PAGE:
Yakao Yang is an author and editor. He graduated with a Baccalaureate Degree of Letters in French Studies. He was promoted to be the youngest professor in the country known as E.S.P. Dongdok which in French is "Ecole superieure de Pedagogie de Dongdok."

I was born in to a large family of six boys and six girls. After my mother died my father Vang Kay Yang remarried and had two sons and three daughters. I was the third born of the family and one of the older son’s that were chosen to be sent away to attend school in a larger village nearby.

At the time Hmong people were known as nomadic people. They lived in isolation where they could find a place for farming. Rarely did you find  a large village that had a school to benefit the people.

As a child, I spent my weekdays away from home. We slept and lived in shelters built by parents who had children who lived far away from school. Children, like myself, lived there to be close to school. Everyone had to take turns cooking around two campfires.

I only came home to see my parents on the weekends. The trips to school were painful and fearful. We walked to school early in the morning in the dark. We had no shoes so we had to endure the cold and the rain. The path was lined with sharp cracked rocks. Our path went through a frightening dense jungle where wild animals were in abundance. 

 I had to put in great effort to attend my pioneer grade school. I gradually succeeded. The next school I attended also gave my parents no choice but to send me far away again. I attended high school in a bigger city. There, I only came home once a year. I continued to succeed and earned myself a high academic achievement, which promoted me to be the youngest professor in the country. I taught French and global social studies at a high school in Laos. In 1970, I proudly and happily got married to Ia Ong Ly. We had an arranged marriage by both sides of the family and are still happily together.

I spent a year training in France to be fully certified and received my teaching license in the French language. I returned to the country and took another teaching job, The bad news spread about Pathetlao, who took control and threatened all the Hmong who joined the US/CIA forces to fight against them. If you were part of the fraud and corrupt government you would be punished by death. These threats were unacceptable to me. The Hmong people found themselves threatened and all the men and boys were to be executed.

I was one of the accusers, not a part of the big corruption. I lived and served the government and I was Hmong. I had to save my life and my family by secretly escaping to Thailand. We became refugees and took our families to live in refugee camps in Thailand.

In 1976, the United States conducted interviews for the Hmong refugees to go to the United States for resettlement. I qualified with my family to leave the life threatening danger we faced. As a  Hmong refugee I was allowed to come to the United States of America for a better life.

I brought my family of five little girls to settle in a small town in Valley Springs, South Dakota. After three days of rest from the long journey from Thailand, I started working right away as a meat cutter in town. They wanted me to be self-sufficient immediately because they could not afford to provide money for my large family. I eventually moved the family to Sioux Falls to be closer to work.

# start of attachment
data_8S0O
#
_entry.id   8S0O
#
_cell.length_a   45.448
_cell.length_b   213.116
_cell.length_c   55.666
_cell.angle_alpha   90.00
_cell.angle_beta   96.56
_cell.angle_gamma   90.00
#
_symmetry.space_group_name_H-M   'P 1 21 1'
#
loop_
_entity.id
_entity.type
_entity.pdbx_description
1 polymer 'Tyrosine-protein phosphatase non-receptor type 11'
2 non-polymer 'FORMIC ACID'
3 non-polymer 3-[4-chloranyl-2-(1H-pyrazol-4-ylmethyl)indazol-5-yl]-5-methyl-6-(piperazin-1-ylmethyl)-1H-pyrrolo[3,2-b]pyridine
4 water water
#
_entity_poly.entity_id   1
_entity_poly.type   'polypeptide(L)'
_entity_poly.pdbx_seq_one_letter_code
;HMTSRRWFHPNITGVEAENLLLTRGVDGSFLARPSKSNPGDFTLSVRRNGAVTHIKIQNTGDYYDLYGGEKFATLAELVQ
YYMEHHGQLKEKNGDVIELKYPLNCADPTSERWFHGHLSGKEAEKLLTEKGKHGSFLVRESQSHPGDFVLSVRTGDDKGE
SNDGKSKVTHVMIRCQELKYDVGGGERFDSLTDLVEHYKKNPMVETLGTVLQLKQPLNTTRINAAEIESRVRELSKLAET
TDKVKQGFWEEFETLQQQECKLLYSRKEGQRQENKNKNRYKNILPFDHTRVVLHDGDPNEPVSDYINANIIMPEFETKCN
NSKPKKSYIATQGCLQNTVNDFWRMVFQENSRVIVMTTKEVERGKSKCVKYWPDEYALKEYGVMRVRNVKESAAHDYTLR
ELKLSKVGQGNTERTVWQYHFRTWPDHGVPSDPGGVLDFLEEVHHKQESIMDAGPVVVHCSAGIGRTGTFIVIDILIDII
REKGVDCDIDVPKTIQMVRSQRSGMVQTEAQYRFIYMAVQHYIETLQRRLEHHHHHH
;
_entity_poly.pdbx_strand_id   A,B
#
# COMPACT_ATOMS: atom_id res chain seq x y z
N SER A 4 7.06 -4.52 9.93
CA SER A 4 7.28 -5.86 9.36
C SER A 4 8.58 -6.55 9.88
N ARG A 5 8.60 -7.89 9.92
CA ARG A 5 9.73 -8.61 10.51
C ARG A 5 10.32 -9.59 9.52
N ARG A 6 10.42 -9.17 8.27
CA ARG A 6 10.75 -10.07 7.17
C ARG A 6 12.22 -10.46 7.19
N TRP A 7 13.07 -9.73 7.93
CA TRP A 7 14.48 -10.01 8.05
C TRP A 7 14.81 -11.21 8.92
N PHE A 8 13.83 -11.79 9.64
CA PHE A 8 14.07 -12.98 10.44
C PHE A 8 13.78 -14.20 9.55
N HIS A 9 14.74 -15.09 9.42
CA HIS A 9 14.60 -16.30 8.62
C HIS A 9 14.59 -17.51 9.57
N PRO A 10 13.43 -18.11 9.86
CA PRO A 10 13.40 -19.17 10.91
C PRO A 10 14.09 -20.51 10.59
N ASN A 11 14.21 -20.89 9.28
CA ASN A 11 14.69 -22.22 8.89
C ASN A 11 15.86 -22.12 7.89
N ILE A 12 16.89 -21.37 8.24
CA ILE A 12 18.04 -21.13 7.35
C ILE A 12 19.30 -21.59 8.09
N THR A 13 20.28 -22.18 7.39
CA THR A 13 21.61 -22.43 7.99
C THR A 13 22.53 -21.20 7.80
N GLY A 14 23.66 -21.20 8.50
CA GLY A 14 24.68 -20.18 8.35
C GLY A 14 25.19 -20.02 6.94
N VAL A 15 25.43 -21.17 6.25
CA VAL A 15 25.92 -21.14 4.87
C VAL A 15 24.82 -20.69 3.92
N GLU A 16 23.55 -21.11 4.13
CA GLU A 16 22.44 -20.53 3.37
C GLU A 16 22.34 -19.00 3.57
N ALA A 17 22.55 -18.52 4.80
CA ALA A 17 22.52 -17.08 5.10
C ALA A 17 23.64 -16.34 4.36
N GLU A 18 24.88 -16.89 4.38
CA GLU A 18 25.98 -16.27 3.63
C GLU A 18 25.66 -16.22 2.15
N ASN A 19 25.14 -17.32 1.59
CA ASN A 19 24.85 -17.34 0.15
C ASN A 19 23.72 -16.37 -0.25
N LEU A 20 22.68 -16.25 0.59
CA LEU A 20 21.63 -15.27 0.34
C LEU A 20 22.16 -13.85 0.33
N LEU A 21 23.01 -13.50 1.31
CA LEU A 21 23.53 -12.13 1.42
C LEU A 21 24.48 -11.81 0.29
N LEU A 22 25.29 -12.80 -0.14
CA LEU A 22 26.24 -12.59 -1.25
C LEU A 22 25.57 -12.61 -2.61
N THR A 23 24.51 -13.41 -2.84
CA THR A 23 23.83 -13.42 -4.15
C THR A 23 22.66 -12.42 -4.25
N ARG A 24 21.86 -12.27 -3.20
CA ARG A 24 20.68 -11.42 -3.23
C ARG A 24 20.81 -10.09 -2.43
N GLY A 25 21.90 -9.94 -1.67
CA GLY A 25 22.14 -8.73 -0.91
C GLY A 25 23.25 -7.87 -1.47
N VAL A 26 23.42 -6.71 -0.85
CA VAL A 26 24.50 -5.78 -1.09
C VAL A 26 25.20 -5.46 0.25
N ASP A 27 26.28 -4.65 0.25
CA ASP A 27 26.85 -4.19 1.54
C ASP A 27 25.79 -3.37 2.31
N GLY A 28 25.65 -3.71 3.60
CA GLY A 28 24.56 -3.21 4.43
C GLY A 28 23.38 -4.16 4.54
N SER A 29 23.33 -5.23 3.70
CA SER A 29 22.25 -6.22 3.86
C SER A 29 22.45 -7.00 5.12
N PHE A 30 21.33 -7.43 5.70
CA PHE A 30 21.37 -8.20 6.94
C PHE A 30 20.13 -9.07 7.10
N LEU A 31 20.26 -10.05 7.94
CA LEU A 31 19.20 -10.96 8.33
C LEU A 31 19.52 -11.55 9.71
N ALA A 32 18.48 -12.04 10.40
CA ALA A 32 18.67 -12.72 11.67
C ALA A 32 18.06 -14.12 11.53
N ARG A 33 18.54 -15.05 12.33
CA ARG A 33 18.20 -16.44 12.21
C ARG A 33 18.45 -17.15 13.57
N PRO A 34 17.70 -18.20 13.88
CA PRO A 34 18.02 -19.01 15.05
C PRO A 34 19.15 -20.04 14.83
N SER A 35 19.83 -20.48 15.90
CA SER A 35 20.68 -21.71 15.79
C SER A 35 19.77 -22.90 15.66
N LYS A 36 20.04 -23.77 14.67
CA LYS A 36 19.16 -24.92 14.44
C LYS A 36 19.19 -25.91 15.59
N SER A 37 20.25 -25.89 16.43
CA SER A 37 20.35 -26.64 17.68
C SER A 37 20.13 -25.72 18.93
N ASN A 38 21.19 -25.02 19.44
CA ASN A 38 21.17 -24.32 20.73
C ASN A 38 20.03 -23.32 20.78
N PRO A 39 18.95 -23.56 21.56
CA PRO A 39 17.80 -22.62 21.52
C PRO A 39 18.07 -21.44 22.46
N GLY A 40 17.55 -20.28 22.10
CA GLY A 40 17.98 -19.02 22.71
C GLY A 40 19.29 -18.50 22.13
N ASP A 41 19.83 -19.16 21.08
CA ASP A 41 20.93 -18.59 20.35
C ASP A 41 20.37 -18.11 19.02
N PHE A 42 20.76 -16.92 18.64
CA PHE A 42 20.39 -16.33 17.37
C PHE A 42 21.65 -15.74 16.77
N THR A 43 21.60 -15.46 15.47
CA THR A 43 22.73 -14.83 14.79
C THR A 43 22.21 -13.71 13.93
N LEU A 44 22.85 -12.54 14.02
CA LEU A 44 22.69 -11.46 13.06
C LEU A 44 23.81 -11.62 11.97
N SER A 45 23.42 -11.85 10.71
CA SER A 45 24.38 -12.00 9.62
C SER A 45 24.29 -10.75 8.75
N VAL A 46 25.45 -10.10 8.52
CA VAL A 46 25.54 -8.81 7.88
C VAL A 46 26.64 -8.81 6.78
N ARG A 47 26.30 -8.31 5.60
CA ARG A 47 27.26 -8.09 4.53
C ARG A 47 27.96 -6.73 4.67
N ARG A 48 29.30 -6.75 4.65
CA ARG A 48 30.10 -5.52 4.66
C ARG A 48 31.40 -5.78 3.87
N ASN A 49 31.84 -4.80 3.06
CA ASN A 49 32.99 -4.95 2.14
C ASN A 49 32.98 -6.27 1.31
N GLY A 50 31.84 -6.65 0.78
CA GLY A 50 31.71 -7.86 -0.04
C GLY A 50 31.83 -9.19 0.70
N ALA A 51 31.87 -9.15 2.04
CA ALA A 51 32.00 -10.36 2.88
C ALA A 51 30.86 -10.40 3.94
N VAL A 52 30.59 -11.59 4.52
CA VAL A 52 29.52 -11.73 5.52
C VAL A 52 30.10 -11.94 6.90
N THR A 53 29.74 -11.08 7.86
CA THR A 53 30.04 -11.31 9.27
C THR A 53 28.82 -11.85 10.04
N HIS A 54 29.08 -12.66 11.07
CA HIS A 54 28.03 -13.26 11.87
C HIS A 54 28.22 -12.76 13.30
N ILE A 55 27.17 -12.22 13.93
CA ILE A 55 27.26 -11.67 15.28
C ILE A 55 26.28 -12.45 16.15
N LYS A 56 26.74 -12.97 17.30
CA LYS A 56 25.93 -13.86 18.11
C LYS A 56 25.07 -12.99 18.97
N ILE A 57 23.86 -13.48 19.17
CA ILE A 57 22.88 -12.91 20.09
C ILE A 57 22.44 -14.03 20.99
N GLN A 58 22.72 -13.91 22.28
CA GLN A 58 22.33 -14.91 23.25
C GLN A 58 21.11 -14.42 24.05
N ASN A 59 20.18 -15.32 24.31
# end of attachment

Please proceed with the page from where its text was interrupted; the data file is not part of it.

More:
From that moment, I had to be responsible for my family by working hard. I earned a small salary that was barely enough to raise my family. I didn’t even make enough to cover new clothing. With all the responsibilities I had it took me away from any chance of going to school to learn English, which was the only way to make a living in this country.

I was very busy and content to focus on working, but it made me forget about pursuing my dream career in education, which I did before coming to this country. I have no regrets at all. After two years of working as a meat cutter, unfortunately the meat processing plant shut down. I lost my job and was left with a small unemployment check just enough to cover the house payment. My family needed the support of food stamps in order to live sufficiently.

I did not know how to read, write or speak English correctly, but I was very good at the French language. I was able to convert English to French and French to English while searching for a new job to keep my family together and to keep them alive. I finally found a job at a bakery known as Metz Baking company, the largest bakery that supplied bread, buns and donuts to the Midwest. I worked as a part-time employee and on-call around the clock. I was able to make more money by working a lot of overtime.

I felt good about a job that I could make good money at. I was excited and happy to focus on a job I loved. Three years later, I was proudly promoted to be a full-time employee of the company. When I became a full-time employee I received good benefits with a company that had an outstanding union presence. They had a pension plan that would allow members to retire after twenty-five years of service. I worked hard and had a lot of patience. I was able to complete my twenty-five years at the bakery and was able to retire.


I am now retired and live in the Twin Cities with my wife. My five daughters and their children are all pursuing their dreams and live all over the world. Unfortunately, before my retirement my only son, Shushee, was diagnosed with cancer and died at the very young age of twenty-five. We will forever morn the loss of our son.